Expect some integration work. Few solutions embrace all business functions, especially in large enterprises. Integrating third-party solutions or legacy systems into cloud applications preserves prior investments and unique capabilities. This is an area where you should partner with your IT colleagues on the project team, as they may have existing integration frameworks. Many organizations take advantage of Oracle Integration Cloud to streamline and simplify any needed integrations.
Moving from on-premises systems involves moving data into the cloud. Once the quantity of data and its definition are defined, this implementation task requires extraction, transformation, and load (ETL) skills covering data quality and normalization tasks. With complex data scenarios, instead of spending time and budget preparing everything in advance, consider using Oracle Enterprise Data Management Cloud to ensure consistency across enterprise data, even across disparate systems.
One of the fundamental advantages of cloud applications is that they are designed to be configured rather than customized. However, when necessary, applications can be extended or complementary capabilities can be developed using Oracle Platform as a Service. Preintegration with Oracle SaaS applications removes the complexity for the most common types of integration, and extensions are preserved when the application is updated.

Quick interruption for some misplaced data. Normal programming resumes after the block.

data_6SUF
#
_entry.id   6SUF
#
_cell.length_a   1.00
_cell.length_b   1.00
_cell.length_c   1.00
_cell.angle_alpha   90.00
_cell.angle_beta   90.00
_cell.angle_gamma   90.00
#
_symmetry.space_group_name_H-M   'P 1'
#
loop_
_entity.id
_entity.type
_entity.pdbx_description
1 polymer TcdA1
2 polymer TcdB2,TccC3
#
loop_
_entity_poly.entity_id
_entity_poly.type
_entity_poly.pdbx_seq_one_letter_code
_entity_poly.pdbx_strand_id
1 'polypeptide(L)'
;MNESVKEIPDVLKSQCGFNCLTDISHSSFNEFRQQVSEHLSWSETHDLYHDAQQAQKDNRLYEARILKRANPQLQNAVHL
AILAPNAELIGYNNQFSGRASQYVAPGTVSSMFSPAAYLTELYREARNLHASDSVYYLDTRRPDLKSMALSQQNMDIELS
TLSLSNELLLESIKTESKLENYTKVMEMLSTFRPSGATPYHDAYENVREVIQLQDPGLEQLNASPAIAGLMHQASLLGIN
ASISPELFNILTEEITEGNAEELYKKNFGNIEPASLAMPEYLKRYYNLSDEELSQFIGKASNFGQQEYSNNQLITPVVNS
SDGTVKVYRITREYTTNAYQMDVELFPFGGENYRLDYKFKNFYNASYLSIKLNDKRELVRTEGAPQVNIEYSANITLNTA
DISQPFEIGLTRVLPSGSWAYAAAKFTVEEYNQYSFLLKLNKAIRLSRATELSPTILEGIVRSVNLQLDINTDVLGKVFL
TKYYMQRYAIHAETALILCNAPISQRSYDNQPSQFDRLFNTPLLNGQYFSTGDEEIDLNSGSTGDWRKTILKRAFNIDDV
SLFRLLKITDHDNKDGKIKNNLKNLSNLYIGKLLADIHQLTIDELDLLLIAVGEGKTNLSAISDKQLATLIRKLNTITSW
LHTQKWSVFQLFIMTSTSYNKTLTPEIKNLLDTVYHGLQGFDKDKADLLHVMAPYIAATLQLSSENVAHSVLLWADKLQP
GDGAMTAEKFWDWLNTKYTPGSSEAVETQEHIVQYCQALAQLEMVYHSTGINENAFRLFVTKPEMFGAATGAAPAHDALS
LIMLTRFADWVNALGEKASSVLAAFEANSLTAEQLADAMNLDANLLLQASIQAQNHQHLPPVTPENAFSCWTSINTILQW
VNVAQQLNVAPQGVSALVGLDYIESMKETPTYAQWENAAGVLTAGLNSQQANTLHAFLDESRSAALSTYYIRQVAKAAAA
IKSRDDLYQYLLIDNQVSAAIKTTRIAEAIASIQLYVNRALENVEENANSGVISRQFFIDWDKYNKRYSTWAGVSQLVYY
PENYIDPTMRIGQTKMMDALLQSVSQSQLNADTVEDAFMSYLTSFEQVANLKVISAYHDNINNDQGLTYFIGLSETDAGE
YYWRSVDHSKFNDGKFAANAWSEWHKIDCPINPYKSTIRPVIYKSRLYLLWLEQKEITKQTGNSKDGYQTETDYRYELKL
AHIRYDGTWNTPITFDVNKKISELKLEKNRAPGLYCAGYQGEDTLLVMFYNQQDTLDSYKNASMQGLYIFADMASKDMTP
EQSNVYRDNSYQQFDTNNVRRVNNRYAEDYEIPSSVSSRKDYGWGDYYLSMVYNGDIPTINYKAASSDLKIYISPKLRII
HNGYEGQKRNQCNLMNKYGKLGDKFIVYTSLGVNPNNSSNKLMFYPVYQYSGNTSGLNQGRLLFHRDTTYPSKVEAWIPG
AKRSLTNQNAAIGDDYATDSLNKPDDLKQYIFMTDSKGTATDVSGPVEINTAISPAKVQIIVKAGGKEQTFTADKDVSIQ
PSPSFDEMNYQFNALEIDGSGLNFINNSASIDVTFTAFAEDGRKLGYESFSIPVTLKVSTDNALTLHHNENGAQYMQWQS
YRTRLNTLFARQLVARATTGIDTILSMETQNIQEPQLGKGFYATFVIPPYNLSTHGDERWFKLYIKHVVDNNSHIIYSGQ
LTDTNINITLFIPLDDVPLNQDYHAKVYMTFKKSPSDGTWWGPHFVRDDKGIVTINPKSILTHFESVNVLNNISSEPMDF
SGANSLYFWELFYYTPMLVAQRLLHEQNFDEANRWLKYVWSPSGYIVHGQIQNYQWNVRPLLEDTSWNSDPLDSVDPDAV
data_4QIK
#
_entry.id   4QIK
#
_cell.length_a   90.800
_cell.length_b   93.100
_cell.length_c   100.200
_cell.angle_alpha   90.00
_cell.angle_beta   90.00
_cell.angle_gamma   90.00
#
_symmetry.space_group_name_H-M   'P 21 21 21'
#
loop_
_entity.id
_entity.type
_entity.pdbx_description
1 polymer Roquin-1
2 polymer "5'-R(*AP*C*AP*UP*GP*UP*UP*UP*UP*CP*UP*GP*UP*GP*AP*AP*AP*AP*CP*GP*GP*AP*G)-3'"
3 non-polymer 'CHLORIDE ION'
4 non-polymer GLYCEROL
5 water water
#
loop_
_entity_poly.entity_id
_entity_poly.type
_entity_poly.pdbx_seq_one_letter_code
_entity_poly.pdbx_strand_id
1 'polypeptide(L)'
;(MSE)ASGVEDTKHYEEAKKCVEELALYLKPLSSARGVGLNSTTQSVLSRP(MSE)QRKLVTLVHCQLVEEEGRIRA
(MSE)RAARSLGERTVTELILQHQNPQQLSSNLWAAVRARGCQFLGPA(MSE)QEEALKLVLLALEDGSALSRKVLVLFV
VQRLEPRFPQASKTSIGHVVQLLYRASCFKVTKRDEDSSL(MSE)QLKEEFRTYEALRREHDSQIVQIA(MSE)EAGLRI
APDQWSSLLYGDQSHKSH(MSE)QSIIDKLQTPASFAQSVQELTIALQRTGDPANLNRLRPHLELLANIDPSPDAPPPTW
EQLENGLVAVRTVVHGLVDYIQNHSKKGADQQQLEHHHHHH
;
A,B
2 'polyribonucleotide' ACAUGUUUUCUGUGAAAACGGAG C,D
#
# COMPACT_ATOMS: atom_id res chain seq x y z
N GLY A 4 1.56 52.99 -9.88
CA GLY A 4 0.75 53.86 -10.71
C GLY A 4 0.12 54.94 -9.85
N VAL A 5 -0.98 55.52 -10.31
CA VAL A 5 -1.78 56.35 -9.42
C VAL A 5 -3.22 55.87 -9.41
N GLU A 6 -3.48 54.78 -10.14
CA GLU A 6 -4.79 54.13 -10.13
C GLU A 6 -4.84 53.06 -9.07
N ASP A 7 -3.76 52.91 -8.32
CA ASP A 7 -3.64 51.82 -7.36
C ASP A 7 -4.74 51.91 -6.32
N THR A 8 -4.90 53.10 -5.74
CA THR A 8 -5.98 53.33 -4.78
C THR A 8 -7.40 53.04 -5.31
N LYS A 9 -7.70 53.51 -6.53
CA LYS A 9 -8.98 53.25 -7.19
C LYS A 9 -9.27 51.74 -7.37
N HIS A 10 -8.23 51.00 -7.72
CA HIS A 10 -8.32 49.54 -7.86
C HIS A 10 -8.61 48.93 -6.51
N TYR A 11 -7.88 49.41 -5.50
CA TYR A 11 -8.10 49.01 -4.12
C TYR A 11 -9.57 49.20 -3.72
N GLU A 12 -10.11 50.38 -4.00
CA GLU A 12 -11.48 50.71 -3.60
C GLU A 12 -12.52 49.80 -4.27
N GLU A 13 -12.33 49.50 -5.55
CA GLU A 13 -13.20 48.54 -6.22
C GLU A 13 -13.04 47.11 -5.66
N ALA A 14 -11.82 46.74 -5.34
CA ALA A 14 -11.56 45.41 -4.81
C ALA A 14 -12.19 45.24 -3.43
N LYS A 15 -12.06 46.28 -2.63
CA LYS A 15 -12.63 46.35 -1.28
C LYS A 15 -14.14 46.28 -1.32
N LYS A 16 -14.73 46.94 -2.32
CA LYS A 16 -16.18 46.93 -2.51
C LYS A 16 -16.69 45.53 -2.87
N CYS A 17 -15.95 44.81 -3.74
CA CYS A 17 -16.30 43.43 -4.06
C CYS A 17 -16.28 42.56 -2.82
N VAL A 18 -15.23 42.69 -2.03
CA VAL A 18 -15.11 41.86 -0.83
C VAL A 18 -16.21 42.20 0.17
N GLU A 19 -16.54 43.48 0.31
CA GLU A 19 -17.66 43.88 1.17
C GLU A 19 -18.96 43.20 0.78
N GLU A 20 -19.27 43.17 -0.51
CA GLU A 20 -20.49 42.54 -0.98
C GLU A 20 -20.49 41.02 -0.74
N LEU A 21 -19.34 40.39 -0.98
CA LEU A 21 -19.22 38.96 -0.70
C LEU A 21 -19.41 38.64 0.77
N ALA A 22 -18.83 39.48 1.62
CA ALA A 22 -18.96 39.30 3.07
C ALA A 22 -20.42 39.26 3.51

Oracle Cloud Applications come with many reporting capabilities and predefined reports. At implementation time, sort reporting requirements into two buckets:
1) Identify which reports can be replaced with real-time, onscreen information and the embedded analytics included in the new cloud application.